The incident occurred in the Strait of Hormuz, a heavily trafficked waterway off Iran's southern coast that connects the Persian Gulf and the Gulf of Oman. The amphibious assault ship USS Bataan, the guided-missile destroyer USS Cole and the dry cargo ship USNS Washington Chambers were maneuvering through the strait when an Iranian vessel pulled alongside the U.S. ships, shining a spotlight on the Cole and then training a laser on a CH-53E Super Stallion helicopter flown by Marines from the Bataan, said Navy Cmdr. Bill Urban, a U.S. military spokesman.
"The Iranian vessel then proceeded to turn its spotlight on Bataan, scanning the ship from bow to stern and stern to bow before heading outbound from the formation," Urban said in a statement. "During the interaction, the Iranian vessel came within 800 yards of Bataan."
Navy Forces Central Command, which oversees U.S. naval operations in the region, said the shining of the laser at the helicopter is what made them consider the incident unsafe and unprofessional.
"Illuminating helicopters with lasers at night is dangerous as it creates a navigational hazard that can impair vision and can be disorienting to pilots using night vision goggles," Urban said.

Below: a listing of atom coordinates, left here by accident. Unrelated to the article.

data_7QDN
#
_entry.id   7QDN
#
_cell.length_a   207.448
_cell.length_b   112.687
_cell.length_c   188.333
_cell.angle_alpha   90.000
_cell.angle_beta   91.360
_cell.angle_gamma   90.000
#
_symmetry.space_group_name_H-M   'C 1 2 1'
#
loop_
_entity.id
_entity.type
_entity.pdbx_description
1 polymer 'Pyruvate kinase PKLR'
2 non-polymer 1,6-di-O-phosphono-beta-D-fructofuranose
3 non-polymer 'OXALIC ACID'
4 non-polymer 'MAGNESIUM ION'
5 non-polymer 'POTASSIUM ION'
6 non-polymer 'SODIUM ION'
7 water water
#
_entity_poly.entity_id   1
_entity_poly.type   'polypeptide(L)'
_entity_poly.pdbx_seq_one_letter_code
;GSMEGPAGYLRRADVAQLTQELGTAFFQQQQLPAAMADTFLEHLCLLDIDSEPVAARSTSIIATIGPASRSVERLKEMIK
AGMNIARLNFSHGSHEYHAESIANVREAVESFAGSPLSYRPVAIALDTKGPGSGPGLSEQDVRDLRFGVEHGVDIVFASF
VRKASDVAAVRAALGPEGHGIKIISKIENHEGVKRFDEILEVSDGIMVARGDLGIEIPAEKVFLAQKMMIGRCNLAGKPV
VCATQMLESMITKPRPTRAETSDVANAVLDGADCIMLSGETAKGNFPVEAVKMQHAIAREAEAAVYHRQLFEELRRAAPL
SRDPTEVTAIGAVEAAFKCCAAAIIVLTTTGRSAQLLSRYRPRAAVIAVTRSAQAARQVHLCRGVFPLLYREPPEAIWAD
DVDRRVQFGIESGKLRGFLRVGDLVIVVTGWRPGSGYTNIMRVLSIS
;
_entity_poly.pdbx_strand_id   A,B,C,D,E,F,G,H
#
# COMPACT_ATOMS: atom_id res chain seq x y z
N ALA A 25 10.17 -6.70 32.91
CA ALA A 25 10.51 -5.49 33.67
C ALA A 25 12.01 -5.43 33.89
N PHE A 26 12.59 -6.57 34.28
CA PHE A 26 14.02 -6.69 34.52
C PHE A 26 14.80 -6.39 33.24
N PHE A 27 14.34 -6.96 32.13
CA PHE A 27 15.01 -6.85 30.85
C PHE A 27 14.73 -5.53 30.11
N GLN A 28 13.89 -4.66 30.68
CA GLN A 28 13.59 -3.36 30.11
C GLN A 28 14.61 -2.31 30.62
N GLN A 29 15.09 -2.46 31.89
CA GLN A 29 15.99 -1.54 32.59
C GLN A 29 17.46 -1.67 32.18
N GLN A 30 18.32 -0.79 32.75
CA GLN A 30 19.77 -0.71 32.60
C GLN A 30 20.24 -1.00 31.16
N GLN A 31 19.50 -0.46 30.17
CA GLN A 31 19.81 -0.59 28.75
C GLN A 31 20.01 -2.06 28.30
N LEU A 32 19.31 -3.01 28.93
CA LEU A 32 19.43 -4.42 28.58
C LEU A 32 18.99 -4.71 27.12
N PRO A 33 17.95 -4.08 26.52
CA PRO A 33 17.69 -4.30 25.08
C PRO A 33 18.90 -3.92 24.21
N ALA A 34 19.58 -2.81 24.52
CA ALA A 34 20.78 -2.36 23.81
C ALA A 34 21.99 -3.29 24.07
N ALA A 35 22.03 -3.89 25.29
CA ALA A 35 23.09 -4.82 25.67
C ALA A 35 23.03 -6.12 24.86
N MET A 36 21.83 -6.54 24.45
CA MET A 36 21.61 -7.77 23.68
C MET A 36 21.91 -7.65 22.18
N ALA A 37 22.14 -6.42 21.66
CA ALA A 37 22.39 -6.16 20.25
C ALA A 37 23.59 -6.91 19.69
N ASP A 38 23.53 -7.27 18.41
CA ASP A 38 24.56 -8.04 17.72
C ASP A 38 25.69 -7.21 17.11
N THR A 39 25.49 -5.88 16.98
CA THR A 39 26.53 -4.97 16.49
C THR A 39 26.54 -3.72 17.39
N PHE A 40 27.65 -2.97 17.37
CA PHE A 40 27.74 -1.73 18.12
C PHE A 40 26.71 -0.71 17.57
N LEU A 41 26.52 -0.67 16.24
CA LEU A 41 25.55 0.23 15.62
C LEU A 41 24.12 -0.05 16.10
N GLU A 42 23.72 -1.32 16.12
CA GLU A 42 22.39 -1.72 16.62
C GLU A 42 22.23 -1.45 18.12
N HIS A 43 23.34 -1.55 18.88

The incident was first reported by CBS News, which said two other incidents considered unsafe by U.S. military officials have occurred since March. In one, the USNS Invincible, a ship equipped with sonar and radar, was forced to change course to avoid Iranian Revolutionary Guard fast boats that cut in front of the ship.
In the most serious incident this year, Navy officials reported in January that the destroyer USS Mahan opened fire with warning shots from a .50-caliber machine gun in the Strait of Hormuz after four Iranian Revolutionary Guard Corps patrol boats performed "harassing" maneuvers.
One of the patrol boats traveled within 900 yards of the Mahan with a sailor manning its main gun, Navy Capt. Jeff Davis, a Pentagon spokesman, said at the time. The Mahan was traveling in formation at the time with two other U.S. vessels, the amphibious craft USS Makin Island and the oiler USNS Walter S. Diehl, Davis said.
The January incident marked a return to volatile interactions after relative calm in the second half of 2016. Davis said the Navy counted 23 interactions in 2015 and 35 in 2016 that were considered "unsafe and unprofessional." The 2016 events all occurred in the first half of the year.
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